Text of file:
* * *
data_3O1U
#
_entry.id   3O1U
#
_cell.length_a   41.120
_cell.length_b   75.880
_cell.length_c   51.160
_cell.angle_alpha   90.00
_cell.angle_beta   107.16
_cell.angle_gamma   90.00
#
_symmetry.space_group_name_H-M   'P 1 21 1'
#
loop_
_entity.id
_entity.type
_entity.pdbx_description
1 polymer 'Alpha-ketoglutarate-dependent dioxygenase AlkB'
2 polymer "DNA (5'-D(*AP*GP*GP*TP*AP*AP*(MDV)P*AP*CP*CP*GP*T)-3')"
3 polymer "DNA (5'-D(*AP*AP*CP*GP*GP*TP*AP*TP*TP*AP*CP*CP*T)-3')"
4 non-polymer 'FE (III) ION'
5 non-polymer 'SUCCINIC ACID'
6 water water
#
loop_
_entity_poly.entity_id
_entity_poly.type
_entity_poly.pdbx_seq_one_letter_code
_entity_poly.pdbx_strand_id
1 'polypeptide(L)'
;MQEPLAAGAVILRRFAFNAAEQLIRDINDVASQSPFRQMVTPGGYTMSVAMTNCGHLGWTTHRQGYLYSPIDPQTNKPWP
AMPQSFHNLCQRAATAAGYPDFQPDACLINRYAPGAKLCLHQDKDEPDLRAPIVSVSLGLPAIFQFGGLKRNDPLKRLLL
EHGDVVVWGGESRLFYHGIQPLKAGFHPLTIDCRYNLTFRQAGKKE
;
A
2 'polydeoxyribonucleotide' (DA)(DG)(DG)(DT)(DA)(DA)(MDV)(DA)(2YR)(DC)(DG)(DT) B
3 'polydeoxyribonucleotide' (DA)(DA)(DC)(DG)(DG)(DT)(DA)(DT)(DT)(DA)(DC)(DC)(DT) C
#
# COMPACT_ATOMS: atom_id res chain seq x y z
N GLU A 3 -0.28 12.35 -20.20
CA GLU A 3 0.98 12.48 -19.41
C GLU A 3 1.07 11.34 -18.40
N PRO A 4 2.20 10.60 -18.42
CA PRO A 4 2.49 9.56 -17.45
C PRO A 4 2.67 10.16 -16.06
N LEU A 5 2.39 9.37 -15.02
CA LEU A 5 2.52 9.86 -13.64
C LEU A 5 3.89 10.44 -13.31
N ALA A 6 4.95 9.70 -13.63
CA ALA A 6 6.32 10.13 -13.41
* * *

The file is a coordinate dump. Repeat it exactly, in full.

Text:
data_3O1U
#
_entry.id   3O1U
#
_cell.length_a   41.120
_cell.length_b   75.880
_cell.length_c   51.160
_cell.angle_alpha   90.00
_cell.angle_beta   107.16
_cell.angle_gamma   90.00
#
_symmetry.space_group_name_H-M   'P 1 21 1'
#
loop_
_entity.id
_entity.type
_entity.pdbx_description
1 polymer 'Alpha-ketoglutarate-dependent dioxygenase AlkB'
2 polymer "DNA (5'-D(*AP*GP*GP*TP*AP*AP*(MDV)P*AP*CP*CP*GP*T)-3')"
3 polymer "DNA (5'-D(*AP*AP*CP*GP*GP*TP*AP*TP*TP*AP*CP*CP*T)-3')"
4 non-polymer 'FE (III) ION'
5 non-polymer 'SUCCINIC ACID'
6 water water
#
loop_
_entity_poly.entity_id
_entity_poly.type
_entity_poly.pdbx_seq_one_letter_code
_entity_poly.pdbx_strand_id
1 'polypeptide(L)'
;MQEPLAAGAVILRRFAFNAAEQLIRDINDVASQSPFRQMVTPGGYTMSVAMTNCGHLGWTTHRQGYLYSPIDPQTNKPWP
AMPQSFHNLCQRAATAAGYPDFQPDACLINRYAPGAKLCLHQDKDEPDLRAPIVSVSLGLPAIFQFGGLKRNDPLKRLLL
EHGDVVVWGGESRLFYHGIQPLKAGFHPLTIDCRYNLTFRQAGKKE
;
A
2 'polydeoxyribonucleotide' (DA)(DG)(DG)(DT)(DA)(DA)(MDV)(DA)(2YR)(DC)(DG)(DT) B
3 'polydeoxyribonucleotide' (DA)(DA)(DC)(DG)(DG)(DT)(DA)(DT)(DT)(DA)(DC)(DC)(DT) C
#
# COMPACT_ATOMS: atom_id res chain seq x y z
N GLU A 3 -0.28 12.35 -20.20
CA GLU A 3 0.98 12.48 -19.41
C GLU A 3 1.07 11.34 -18.40
N PRO A 4 2.20 10.60 -18.42
CA PRO A 4 2.49 9.56 -17.45
C PRO A 4 2.67 10.16 -16.06
N LEU A 5 2.39 9.37 -15.02
CA LEU A 5 2.52 9.86 -13.64
C LEU A 5 3.89 10.44 -13.31
N ALA A 6 4.95 9.70 -13.63
CA ALA A 6 6.32 10.13 -13.41